At the same time, Austrian Energy and Climate Minister Leonore Gewessler announced the EU plans to phase out Russian gas by 2027. According to her, the European Union is 80% dependent on Russian gas. “We must free ourselves from this [addiction], because addiction makes us vulnerable to blackmail and raises prices,” the minister pointed out.

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Profil and ORF learned about the freezing of real estate of a State Duma deputy in Austria

Austria has frozen a residence in Vienna and a penthouse on Lake Wörthersee, owned by State Duma deputy Andrei Gorokhov, Profil and ORF write. According to income information, Gorokhov owns a residential building and half of an apartment in this country .jpg” alt=”Profil and ORF learned about the freezing of the property of a State Duma deputy in Austria” />

Russian State Duma deputy Andrey Gorokhov

The Austrian authorities froze the property of a State Duma deputy from the United Russia party Andrey Gorokhov in Vienna and Carinthia in connection with anti-Russian sanctions, according to Profil magazine and the ORF television and radio corporation.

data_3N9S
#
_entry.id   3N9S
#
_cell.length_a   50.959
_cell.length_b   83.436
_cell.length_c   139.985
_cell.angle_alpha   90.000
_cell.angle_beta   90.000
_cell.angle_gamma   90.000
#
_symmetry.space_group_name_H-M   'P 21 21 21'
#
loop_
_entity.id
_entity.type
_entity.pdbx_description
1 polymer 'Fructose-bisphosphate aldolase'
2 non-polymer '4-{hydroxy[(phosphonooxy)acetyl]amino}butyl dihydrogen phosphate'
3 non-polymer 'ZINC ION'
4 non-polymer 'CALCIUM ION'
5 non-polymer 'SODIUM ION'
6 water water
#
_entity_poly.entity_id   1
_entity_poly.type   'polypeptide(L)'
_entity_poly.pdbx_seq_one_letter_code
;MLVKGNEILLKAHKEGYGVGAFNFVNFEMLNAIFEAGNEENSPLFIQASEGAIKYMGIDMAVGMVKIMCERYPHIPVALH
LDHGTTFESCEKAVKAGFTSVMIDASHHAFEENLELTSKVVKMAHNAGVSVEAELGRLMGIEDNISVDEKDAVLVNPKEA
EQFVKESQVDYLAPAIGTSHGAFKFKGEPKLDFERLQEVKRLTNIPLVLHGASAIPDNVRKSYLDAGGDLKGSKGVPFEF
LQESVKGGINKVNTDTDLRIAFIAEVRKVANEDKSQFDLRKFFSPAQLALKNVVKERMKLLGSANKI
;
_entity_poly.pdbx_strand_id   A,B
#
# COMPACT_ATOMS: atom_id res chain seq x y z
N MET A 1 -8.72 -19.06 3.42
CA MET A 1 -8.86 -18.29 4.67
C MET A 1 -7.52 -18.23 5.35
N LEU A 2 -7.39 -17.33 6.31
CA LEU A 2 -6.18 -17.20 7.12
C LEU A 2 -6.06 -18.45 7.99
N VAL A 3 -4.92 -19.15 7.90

According to the Austrian media, Gorokhov owns an apartment in the 19th Vienna municipal district, on the outskirts of the capital of Austria, as well as penthouse on Lake Wörthersee in Carinthia. The country's Land Registry says the assets were frozen under the Sanctions Act. This also means that they cannot be sold.

The income statement for 2021 states that Gorokhov owns a residential building in Austria with an area of ​​353 sq. m and half of the apartment with an area of ​​217.5 sq. m.